South Korea To Tackle Video Game Cheating By Criminalizing Breaking A Game's ToS

from the municipal-cheat-code dept

I have some admiration for South Korea’s ability to look squarely at the national hostage situation that is its northerly neighbor and spend so much time enjoying video games. That this dedication to my favorite hobby occasionally pulls the country’s government into putting forward dumb laws is an unfortunate by-product, however. It seems the South Korean government is still at it, as it attempts to join Japan in criminalizing cheating in video games.

And it has managed to construct this law to criminalize cheating in what simply has to be the dumbest way possible.

According to PvPLive, a recent amendment passed by the South Korean parliament bans the “manufacturing and distributing programs that are not allowed by the game company and its Terms of Service.” In theory, this makes it easier for the creators of competitive games to crack down on things like hacking programs, aimbots, and other game mods that give players an unfair advantage in online play.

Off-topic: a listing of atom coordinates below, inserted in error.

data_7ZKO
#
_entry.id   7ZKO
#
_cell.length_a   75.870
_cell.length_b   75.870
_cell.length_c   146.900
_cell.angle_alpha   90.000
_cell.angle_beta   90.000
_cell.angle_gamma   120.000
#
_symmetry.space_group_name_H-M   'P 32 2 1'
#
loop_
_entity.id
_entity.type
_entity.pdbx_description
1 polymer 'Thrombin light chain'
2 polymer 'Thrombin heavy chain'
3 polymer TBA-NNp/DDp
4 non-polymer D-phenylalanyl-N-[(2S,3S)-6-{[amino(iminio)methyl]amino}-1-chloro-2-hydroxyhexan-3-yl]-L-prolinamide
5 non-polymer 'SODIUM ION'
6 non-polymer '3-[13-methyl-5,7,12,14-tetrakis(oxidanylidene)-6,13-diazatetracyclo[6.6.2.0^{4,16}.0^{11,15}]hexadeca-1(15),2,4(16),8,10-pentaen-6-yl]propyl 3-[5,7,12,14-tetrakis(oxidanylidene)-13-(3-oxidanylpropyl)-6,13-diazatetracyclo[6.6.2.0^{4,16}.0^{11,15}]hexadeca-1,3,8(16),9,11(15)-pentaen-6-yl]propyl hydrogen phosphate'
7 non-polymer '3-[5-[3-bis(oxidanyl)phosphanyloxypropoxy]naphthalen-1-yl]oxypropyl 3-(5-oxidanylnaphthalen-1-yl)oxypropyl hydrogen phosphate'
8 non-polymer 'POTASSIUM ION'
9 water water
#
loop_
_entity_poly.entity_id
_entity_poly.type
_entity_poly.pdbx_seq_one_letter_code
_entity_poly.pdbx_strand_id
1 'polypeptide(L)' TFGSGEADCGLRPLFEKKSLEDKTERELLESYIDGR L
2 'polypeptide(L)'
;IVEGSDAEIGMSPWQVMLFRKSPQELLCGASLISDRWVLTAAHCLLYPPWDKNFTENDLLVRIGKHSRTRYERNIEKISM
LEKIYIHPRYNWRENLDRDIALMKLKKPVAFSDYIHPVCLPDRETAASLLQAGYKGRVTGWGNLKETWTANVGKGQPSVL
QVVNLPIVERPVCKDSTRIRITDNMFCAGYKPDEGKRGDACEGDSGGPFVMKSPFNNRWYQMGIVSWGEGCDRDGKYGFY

Great theory, but this method for stopping cheaters should be setting off alarm bells all over the place. Criminalizing the violation of a ToS is a really, really bad idea. Our own CFAA legislation should serve as a wondeful primer on how broadly criminalizing violating terms of service can result in gross overreach by prosecutors who will use the law as a tool to jail people nobody thinks should be imprisoned. There’s a reason why these attempts to use ToS to thwart cheating, or modding, are widely considered creative end-arounds to the actual law: because they’re basically bullshit. Codifying into law the criminalization of the violation of a software ToS that nobody reads is casting quite a wide net to combat an otherwise small problem.